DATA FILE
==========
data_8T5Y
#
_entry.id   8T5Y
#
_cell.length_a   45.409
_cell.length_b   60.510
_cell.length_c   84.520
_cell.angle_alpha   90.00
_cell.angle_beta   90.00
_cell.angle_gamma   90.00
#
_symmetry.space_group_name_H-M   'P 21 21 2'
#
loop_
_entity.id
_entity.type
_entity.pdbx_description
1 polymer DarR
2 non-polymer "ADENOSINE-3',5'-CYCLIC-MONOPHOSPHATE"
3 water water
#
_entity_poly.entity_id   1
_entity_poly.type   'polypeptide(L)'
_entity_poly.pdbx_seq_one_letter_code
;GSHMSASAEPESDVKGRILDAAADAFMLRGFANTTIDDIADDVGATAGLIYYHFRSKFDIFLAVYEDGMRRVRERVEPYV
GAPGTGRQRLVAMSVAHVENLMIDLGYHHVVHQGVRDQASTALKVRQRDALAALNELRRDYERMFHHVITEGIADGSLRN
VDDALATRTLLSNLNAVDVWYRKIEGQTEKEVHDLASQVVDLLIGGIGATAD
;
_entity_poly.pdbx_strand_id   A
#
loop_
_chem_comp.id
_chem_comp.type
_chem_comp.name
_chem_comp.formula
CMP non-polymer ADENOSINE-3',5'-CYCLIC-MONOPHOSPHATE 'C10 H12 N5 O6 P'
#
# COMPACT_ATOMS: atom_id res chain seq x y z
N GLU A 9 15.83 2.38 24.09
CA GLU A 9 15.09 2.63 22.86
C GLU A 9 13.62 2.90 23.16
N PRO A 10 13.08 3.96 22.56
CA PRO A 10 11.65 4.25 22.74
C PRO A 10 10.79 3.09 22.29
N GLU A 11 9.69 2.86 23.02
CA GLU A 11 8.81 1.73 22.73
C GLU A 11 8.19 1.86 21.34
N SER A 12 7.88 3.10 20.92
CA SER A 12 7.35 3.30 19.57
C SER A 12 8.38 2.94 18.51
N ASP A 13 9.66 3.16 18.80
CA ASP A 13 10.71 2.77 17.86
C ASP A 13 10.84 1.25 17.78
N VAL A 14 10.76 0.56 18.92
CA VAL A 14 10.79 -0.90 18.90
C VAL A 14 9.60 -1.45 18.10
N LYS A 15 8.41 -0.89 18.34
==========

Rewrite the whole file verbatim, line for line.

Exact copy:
data_8T5Y
#
_entry.id   8T5Y
#
_cell.length_a   45.409
_cell.length_b   60.510
_cell.length_c   84.520
_cell.angle_alpha   90.00
_cell.angle_beta   90.00
_cell.angle_gamma   90.00
#
_symmetry.space_group_name_H-M   'P 21 21 2'
#
loop_
_entity.id
_entity.type
_entity.pdbx_description
1 polymer DarR
2 non-polymer "ADENOSINE-3',5'-CYCLIC-MONOPHOSPHATE"
3 water water
#
_entity_poly.entity_id   1
_entity_poly.type   'polypeptide(L)'
_entity_poly.pdbx_seq_one_letter_code
;GSHMSASAEPESDVKGRILDAAADAFMLRGFANTTIDDIADDVGATAGLIYYHFRSKFDIFLAVYEDGMRRVRERVEPYV
GAPGTGRQRLVAMSVAHVENLMIDLGYHHVVHQGVRDQASTALKVRQRDALAALNELRRDYERMFHHVITEGIADGSLRN
VDDALATRTLLSNLNAVDVWYRKIEGQTEKEVHDLASQVVDLLIGGIGATAD
;
_entity_poly.pdbx_strand_id   A
#
loop_
_chem_comp.id
_chem_comp.type
_chem_comp.name
_chem_comp.formula
CMP non-polymer ADENOSINE-3',5'-CYCLIC-MONOPHOSPHATE 'C10 H12 N5 O6 P'
#
# COMPACT_ATOMS: atom_id res chain seq x y z
N GLU A 9 15.83 2.38 24.09
CA GLU A 9 15.09 2.63 22.86
C GLU A 9 13.62 2.90 23.16
N PRO A 10 13.08 3.96 22.56
CA PRO A 10 11.65 4.25 22.74
C PRO A 10 10.79 3.09 22.29
N GLU A 11 9.69 2.86 23.02
CA GLU A 11 8.81 1.73 22.73
C GLU A 11 8.19 1.86 21.34
N SER A 12 7.88 3.10 20.92
CA SER A 12 7.35 3.30 19.57
C SER A 12 8.38 2.94 18.51
N ASP A 13 9.66 3.16 18.80
CA ASP A 13 10.71 2.77 17.86
C ASP A 13 10.84 1.25 17.78
N VAL A 14 10.76 0.56 18.92
CA VAL A 14 10.79 -0.90 18.90
C VAL A 14 9.60 -1.45 18.10
N LYS A 15 8.41 -0.89 18.34